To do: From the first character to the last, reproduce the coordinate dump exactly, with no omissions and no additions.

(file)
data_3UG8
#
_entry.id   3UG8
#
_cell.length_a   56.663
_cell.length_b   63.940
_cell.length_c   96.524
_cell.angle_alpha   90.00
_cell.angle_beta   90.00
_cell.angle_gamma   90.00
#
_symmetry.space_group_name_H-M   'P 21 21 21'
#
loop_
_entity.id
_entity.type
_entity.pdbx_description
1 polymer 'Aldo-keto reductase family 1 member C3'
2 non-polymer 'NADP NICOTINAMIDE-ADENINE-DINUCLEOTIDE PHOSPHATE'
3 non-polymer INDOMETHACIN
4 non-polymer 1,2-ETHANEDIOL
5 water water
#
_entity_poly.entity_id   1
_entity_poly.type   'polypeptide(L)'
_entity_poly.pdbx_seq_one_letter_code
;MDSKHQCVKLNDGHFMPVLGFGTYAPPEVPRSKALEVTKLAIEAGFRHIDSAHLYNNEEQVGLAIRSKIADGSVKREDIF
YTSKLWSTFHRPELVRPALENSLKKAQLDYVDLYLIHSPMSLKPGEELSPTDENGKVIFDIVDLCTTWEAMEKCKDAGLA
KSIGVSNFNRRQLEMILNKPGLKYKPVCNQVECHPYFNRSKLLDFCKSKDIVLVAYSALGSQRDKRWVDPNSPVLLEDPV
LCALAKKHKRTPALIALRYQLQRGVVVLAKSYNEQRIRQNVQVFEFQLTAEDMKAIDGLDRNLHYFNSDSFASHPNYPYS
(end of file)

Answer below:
data_3UG8
#
_entry.id   3UG8
#
_cell.length_a   56.663
_cell.length_b   63.940
_cell.length_c   96.524
_cell.angle_alpha   90.00
_cell.angle_beta   90.00
_cell.angle_gamma   90.00
#
_symmetry.space_group_name_H-M   'P 21 21 21'
#
loop_
_entity.id
_entity.type
_entity.pdbx_description
1 polymer 'Aldo-keto reductase family 1 member C3'
2 non-polymer 'NADP NICOTINAMIDE-ADENINE-DINUCLEOTIDE PHOSPHATE'
3 non-polymer INDOMETHACIN
4 non-polymer 1,2-ETHANEDIOL
5 water water
#
_entity_poly.entity_id   1
_entity_poly.type   'polypeptide(L)'
_entity_poly.pdbx_seq_one_letter_code
;MDSKHQCVKLNDGHFMPVLGFGTYAPPEVPRSKALEVTKLAIEAGFRHIDSAHLYNNEEQVGLAIRSKIADGSVKREDIF
YTSKLWSTFHRPELVRPALENSLKKAQLDYVDLYLIHSPMSLKPGEELSPTDENGKVIFDIVDLCTTWEAMEKCKDAGLA
KSIGVSNFNRRQLEMILNKPGLKYKPVCNQVECHPYFNRSKLLDFCKSKDIVLVAYSALGSQRDKRWVDPNSPVLLEDPV
LCALAKKHKRTPALIALRYQLQRGVVVLAKSYNEQRIRQNVQVFEFQLTAEDMKAIDGLDRNLHYFNSDSFASHPNYPYS